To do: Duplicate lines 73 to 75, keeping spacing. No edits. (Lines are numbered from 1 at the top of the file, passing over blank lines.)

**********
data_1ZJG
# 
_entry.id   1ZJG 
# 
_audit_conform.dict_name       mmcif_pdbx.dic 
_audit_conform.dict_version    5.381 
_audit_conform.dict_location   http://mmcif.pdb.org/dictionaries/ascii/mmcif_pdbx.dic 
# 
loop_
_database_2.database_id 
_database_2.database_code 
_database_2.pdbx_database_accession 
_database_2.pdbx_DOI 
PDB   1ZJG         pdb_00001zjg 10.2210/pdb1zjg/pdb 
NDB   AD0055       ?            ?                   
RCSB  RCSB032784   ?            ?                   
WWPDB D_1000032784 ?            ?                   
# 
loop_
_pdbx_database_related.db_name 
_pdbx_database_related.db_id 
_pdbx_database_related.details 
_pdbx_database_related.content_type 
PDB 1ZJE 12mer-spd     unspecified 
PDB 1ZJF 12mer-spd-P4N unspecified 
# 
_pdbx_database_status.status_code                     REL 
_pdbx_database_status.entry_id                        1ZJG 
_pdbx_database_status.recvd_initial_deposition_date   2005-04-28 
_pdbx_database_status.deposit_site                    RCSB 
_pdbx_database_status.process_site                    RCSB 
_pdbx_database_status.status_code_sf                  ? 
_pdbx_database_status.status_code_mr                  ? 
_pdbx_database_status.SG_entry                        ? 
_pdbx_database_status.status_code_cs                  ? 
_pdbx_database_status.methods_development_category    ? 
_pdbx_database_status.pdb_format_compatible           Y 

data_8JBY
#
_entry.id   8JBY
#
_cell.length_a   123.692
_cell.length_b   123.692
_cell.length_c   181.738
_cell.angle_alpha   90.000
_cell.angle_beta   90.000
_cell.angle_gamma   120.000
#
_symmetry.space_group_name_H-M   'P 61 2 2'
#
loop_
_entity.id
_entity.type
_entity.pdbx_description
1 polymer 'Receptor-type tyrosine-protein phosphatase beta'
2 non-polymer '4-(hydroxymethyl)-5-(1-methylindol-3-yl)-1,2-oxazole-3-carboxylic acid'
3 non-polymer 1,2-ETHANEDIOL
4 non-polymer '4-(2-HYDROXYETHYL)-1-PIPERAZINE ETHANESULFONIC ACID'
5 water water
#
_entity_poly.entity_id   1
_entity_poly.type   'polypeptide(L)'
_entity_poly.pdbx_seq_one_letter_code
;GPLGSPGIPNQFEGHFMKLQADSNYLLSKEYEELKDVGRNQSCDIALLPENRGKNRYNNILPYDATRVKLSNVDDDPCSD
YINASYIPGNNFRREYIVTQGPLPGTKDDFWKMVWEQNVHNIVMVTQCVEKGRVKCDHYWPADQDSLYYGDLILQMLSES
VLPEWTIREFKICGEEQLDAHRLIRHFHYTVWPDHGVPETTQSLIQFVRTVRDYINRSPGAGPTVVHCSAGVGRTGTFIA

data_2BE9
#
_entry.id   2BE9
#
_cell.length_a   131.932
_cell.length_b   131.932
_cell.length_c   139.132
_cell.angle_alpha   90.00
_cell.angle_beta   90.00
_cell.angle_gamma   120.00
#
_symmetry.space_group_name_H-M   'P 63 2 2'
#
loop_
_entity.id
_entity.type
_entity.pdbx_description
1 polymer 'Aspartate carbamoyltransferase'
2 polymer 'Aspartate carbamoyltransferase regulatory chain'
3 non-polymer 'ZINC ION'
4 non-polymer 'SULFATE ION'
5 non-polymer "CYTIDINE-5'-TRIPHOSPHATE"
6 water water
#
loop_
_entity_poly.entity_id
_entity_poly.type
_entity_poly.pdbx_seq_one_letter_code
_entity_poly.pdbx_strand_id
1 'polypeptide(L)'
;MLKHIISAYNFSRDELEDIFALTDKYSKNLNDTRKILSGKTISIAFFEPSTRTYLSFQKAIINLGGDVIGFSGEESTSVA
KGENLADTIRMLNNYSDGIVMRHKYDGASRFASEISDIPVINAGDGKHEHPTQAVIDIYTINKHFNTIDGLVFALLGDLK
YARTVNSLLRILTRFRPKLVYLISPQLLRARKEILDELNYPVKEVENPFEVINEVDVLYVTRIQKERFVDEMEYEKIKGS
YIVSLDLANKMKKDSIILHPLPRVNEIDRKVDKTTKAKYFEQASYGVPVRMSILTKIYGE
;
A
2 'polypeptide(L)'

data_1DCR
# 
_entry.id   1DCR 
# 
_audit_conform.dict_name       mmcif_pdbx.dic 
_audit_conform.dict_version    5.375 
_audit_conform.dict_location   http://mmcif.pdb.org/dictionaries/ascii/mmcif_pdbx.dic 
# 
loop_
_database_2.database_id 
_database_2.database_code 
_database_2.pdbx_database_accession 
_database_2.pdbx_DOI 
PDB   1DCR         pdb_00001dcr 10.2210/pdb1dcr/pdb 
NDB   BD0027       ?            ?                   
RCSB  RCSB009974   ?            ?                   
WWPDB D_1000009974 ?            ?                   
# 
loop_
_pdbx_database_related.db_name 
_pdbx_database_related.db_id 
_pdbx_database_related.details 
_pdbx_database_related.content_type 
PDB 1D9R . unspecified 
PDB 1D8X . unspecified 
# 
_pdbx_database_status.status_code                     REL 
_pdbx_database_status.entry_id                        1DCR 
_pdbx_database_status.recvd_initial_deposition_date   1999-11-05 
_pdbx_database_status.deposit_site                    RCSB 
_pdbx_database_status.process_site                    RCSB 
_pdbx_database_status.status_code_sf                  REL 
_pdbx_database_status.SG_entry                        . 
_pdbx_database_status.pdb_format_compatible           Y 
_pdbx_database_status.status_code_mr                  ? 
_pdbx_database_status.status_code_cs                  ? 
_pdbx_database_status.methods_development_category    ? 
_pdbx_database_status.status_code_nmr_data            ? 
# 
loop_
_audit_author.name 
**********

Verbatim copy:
_cell.length_c   139.132
_cell.angle_alpha   90.00
_cell.angle_beta   90.00